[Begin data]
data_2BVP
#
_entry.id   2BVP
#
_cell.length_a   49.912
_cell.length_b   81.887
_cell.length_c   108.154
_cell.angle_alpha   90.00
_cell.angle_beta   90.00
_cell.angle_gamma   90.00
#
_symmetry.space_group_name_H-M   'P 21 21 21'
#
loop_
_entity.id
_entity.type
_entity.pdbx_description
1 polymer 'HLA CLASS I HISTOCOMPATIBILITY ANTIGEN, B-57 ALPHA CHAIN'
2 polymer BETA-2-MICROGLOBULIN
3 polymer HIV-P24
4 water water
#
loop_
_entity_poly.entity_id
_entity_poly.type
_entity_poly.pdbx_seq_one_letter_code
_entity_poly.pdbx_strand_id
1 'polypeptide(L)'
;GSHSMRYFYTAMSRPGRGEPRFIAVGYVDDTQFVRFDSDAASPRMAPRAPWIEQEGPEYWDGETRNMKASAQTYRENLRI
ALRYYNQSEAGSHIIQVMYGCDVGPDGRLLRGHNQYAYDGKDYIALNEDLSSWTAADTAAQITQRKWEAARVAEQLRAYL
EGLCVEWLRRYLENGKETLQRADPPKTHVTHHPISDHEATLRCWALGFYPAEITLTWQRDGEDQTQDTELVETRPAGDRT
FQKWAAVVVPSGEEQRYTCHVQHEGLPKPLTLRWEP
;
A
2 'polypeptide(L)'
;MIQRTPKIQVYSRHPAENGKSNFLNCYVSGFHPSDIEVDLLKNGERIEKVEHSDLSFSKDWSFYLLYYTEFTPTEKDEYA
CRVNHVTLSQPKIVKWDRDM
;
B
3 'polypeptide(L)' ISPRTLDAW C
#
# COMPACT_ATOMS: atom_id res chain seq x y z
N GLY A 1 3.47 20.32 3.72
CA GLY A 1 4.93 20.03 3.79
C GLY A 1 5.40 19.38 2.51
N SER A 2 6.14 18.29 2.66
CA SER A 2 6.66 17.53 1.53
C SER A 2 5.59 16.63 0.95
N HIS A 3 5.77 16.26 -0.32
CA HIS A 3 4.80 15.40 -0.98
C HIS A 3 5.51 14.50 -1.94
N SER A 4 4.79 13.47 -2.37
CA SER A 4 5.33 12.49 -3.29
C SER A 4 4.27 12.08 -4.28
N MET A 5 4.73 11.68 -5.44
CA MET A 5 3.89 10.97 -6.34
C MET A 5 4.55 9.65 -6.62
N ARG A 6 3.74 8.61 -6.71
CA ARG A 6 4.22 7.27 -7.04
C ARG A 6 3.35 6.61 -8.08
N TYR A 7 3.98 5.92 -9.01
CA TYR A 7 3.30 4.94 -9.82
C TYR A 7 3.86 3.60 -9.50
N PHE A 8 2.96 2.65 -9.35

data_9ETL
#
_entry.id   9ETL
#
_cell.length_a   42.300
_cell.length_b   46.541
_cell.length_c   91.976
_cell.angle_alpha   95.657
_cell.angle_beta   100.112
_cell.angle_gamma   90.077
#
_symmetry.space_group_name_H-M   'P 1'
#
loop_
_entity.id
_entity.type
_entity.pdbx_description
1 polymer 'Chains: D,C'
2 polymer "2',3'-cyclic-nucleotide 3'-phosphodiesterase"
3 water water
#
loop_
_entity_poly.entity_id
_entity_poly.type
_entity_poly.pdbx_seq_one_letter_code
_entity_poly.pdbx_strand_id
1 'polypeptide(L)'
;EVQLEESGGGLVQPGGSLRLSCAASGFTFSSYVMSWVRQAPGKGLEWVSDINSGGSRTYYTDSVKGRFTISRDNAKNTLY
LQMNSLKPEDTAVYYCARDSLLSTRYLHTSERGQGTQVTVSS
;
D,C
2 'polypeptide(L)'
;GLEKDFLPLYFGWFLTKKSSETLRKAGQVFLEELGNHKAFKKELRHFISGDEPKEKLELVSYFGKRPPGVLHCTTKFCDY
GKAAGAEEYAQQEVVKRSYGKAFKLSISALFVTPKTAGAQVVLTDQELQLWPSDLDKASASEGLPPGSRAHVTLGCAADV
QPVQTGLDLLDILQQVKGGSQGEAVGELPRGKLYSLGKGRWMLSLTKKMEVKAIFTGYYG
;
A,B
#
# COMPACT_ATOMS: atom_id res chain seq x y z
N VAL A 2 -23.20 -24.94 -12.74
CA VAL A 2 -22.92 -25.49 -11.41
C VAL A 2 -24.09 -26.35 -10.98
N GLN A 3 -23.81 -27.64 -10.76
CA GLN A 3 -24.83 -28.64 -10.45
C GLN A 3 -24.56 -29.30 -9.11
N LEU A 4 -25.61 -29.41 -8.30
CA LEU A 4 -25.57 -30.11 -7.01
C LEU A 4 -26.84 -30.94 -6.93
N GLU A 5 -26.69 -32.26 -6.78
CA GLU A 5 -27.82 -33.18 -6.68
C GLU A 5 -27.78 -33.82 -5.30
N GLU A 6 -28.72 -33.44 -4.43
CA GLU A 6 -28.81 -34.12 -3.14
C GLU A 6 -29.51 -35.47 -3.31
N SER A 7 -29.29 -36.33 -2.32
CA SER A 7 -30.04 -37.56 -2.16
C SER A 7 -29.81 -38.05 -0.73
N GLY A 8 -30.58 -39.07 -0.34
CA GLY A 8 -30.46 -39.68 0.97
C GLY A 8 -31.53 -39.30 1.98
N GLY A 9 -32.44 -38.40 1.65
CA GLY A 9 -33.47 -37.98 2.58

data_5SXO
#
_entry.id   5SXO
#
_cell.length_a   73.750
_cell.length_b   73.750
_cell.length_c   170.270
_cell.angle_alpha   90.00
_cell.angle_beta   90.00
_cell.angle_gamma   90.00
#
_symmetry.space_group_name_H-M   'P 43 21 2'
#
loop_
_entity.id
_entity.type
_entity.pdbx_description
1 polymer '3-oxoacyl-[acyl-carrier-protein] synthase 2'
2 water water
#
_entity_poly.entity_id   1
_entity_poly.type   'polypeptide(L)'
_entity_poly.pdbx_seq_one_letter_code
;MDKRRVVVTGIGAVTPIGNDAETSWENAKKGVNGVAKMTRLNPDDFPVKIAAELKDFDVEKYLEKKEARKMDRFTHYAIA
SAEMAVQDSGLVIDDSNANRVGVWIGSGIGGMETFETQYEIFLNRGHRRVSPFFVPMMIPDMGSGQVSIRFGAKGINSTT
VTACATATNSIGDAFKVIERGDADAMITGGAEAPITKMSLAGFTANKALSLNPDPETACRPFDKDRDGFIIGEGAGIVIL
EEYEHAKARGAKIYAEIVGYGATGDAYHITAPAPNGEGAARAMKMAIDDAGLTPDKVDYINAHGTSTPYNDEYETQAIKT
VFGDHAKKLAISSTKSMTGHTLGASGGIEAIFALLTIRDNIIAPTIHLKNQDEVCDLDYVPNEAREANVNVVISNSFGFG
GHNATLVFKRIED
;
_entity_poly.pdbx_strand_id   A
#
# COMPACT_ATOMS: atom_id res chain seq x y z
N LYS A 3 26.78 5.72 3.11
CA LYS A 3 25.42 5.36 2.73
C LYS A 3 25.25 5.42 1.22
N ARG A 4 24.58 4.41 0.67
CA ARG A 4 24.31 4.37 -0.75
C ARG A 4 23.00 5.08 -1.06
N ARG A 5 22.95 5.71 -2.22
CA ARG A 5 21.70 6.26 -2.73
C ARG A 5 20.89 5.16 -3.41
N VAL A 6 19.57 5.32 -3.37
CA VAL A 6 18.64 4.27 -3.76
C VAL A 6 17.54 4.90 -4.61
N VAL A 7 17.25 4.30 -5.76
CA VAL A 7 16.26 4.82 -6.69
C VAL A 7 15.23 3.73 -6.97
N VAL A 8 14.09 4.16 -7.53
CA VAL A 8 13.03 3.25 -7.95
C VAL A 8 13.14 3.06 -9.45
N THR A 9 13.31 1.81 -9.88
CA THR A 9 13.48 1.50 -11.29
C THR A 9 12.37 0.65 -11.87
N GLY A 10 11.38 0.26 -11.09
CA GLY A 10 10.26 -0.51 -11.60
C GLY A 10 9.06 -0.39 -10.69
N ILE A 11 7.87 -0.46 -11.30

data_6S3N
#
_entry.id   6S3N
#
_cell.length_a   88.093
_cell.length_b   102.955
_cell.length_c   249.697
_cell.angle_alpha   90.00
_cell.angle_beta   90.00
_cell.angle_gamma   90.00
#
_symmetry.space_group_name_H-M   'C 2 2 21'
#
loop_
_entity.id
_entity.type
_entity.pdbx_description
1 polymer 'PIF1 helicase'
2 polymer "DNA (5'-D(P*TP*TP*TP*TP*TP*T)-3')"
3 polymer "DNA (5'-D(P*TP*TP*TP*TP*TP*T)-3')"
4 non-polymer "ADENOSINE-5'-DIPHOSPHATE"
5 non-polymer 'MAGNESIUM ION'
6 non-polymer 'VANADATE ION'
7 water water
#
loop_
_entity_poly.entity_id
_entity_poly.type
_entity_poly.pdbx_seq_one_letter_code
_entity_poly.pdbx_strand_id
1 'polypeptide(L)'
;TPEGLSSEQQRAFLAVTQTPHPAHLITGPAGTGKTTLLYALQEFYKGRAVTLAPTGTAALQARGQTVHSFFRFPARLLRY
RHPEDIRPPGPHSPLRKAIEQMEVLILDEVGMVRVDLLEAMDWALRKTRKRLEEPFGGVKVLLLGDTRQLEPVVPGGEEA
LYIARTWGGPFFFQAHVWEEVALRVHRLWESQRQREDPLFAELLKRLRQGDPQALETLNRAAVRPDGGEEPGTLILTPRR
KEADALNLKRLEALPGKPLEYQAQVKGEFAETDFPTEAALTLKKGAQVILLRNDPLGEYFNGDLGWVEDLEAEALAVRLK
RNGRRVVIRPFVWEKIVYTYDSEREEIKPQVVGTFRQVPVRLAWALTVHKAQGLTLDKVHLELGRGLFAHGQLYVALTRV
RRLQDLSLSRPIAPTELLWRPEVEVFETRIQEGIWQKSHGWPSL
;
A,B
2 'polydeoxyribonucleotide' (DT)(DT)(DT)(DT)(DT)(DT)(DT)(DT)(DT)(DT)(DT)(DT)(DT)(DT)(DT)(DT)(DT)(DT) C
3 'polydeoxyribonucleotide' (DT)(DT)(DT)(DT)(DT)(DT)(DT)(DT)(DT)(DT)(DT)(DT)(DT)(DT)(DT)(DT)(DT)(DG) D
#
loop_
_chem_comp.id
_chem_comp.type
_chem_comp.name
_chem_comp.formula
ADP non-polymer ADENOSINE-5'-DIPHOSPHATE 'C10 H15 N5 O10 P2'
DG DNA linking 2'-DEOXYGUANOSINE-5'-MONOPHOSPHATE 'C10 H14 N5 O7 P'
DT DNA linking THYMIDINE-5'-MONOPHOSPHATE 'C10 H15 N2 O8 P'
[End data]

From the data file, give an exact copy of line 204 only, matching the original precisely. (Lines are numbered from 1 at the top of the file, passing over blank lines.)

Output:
3 polymer "DNA (5'-D(P*TP*TP*TP*TP*TP*T)-3')"